Over the next five years more than 50% of manufacturers plan to enter a new market and almost all plan to expand existing sites or open new facilities in countries with existing operations, according to a new study “Footprint 2020 Expansion and optimization approaches for US manufacturers” jointly conducted by Deloitte and the Manufacturers Alliance for Productivity and Innovation (MAPI).
While Asia and South America are expected to continue to experience a steady inflow of project investments, China and the United States are expected to receive the highest number of investments by manufacturers planning to optimize operations in countries with existing activities.
Locations emerging as targets for investment include South Africa, Turkey and Vietnam. These markets are increasingly drawing attention due to their growing middle class and rising spending power. Meanwhile, while some respondents appear to lag in terms of their entry into Brazil, China and India, many plan to expand their footprint into these markets in the coming years.
The decisions that will drive these moves in 2020 are expected to shift to access to technological advances and investment in the talent pipeline. Countries with a strong talent pipeline that can provide access to technological advances and educational infrastructure are projected to see increased investment, the report concludes.
“Many emerging markets are currently investing heavily to improve their technology infrastructure and boost their educational programs to support evolving manufacturing needs,” said Matt Highfield, director, Deloitte Consulting LLP and co-author of the report. “Ultimately, these efforts can allow them to become increasingly competitive on the global stage, especially at a time when developed economies continue to battle the challenges of an aging workforce.”
As manufacturers contemplate entering new markets, expanding existing manufacturing locations, or reshoring portions of their production, the optimization of their footprint strategy will necessitate flexibility. “Entering a new, up-and-coming market can be alluring, but single location expansion shouldn’t be considered in isolation,” suggests Jennifer Callaway, council director at MAPI and co-author of the report. “Manufacturers can better position themselves for success by making growth and expansion decisions within a dynamic strategy that encompasses their entire footprint.”
Considerations for Expansion
When addressing manufacturing enterprise footprint strategy, there are a few things manufacturers should keep in mind as they proceed with planned investments.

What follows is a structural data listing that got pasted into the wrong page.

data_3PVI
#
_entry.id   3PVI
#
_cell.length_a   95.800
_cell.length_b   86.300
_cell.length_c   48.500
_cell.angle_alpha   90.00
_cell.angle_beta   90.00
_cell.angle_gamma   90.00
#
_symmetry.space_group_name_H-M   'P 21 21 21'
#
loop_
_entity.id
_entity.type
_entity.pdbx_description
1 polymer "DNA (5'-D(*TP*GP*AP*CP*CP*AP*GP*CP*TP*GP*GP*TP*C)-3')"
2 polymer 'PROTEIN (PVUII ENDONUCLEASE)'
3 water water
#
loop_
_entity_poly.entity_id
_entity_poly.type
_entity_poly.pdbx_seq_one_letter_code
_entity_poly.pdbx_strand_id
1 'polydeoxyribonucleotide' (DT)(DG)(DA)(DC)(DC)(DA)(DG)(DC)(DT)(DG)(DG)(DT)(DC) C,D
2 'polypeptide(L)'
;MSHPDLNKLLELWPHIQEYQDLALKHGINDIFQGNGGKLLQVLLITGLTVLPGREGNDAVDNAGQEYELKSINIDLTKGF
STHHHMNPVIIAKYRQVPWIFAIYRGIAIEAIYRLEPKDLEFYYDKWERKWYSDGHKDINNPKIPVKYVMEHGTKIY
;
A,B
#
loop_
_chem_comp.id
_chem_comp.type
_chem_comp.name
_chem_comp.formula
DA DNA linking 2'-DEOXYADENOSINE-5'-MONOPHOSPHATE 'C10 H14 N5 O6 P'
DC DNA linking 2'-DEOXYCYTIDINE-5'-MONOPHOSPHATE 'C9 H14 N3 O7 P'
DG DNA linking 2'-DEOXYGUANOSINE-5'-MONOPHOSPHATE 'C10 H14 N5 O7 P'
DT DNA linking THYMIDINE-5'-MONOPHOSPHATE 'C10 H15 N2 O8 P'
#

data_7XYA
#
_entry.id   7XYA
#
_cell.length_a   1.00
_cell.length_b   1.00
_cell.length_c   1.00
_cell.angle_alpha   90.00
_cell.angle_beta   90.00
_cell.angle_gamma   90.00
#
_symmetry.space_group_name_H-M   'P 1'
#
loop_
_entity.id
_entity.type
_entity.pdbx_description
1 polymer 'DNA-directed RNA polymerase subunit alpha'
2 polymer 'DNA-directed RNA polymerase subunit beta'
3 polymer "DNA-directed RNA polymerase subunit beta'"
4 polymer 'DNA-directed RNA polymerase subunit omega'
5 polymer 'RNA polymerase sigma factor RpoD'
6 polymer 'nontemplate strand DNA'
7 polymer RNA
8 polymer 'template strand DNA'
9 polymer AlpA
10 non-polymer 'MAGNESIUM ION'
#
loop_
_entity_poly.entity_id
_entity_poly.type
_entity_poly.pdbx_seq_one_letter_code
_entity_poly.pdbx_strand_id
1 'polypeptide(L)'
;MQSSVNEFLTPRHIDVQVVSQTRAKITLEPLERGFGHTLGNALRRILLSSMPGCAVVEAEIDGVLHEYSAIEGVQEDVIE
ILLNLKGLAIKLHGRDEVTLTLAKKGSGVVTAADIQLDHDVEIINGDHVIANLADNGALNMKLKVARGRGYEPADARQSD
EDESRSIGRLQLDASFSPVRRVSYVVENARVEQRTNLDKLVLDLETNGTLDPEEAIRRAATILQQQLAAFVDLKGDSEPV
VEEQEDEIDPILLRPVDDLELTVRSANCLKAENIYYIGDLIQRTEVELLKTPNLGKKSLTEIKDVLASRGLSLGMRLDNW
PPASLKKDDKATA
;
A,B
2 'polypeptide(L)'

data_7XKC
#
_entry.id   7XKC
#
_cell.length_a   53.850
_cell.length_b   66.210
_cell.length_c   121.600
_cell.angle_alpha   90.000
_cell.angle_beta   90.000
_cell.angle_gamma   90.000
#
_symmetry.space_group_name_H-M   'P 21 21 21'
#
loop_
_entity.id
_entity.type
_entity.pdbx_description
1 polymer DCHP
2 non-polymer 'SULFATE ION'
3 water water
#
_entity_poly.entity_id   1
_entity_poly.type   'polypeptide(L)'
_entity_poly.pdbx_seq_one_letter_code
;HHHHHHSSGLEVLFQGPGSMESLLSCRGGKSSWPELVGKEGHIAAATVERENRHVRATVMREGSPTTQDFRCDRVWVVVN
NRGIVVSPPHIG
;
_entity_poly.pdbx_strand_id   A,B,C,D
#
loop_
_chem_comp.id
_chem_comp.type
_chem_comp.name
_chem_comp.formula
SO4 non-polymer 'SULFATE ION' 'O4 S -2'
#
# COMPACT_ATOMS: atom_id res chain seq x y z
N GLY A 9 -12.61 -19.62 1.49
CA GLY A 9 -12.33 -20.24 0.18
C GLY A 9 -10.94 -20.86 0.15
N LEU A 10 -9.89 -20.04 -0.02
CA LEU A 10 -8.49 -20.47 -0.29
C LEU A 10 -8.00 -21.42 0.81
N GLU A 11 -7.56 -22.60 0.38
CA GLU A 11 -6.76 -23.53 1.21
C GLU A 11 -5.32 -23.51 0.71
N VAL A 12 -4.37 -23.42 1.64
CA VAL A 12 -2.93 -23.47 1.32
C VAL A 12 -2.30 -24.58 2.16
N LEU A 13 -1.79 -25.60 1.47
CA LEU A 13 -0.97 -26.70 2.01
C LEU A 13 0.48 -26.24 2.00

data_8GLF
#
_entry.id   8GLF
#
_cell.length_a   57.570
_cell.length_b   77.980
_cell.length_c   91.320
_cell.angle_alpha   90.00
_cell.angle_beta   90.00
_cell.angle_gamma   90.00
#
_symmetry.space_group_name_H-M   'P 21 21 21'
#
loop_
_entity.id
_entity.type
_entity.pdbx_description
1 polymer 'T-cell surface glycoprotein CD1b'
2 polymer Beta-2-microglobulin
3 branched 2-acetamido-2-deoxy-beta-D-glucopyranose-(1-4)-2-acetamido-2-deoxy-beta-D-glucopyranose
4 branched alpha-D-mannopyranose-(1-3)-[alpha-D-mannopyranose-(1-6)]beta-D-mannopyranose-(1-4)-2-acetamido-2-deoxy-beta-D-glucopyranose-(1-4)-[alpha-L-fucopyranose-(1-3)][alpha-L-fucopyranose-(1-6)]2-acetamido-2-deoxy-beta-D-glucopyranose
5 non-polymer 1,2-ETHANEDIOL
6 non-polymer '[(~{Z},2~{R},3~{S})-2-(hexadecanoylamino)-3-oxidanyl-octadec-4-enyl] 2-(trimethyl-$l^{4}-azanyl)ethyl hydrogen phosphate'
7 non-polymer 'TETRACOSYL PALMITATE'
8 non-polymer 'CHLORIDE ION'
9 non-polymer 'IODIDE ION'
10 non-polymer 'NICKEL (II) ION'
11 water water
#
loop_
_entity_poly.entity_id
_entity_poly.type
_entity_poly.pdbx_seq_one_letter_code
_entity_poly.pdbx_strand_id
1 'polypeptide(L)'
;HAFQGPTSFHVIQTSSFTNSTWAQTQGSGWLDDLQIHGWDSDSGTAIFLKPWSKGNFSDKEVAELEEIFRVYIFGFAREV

- Consider the benefits and risks of being a pioneer and an early adopter, instead of operating in proven locations: – Potential benefits: Lower cost structure, greater choice of real estate, access to economic development incentives designed to jumpstart the local sector – Potential risks: Talent availability (especially at experienced levels), underdeveloped infrastructure, weaker business ecosystem, less mature educational and training infrastructure, elevated need to rely on expatriate resources to stand the operation up.
- Make sure risks are understood including active mitigation and monitoring strategies in place around such things as cyber security, protection of intellectual property, managing corruption risk, foreign currency risk and other financial risks.
- Evaluate customers and consider potential biases they may have toward goods produced in certain locations. Are there perceived issues with manufacturing quality? Is there a social or cultural issue that might impact sales of product abroad?
- Determine whether the right leadership is in place to take on the challenge. One of the greatest impediments to global greenfield expansion is the availability of leaders to conduct knowledge transfer and run new facilities. The ability of existing executives and managers to commit time to the expansion must be carefully assessed as investments are planned and aggressive timelines set.
- Understand trade agreements and how the company might benefit, keeping in mind country relations are dynamic and the stability of trade treaties should be independently assessed.
- Consider cultural alignment. Many companies suffer false starts by simply misunderstanding the business culture in new countries. Selection of facility leaders must acknowledge the need for local expertise in navigating business culture, local regulations and workforce related nuances.
- Consider the right market entry strategy for each investment. If the company has limited experience with the local standard operating procedures, a Joint Venture (JV) can provide integration support. JVs may enable faster speed to market, lower upfront capital investment, and provide access to an established distribution/customer network. Contract manufacturers are also an option for manufacturers determining whether to make a significant capital investment in a particular country. Contract manufacturing may reduce the burden of labor attraction and management, upfront capital investment, and market exit flexibility.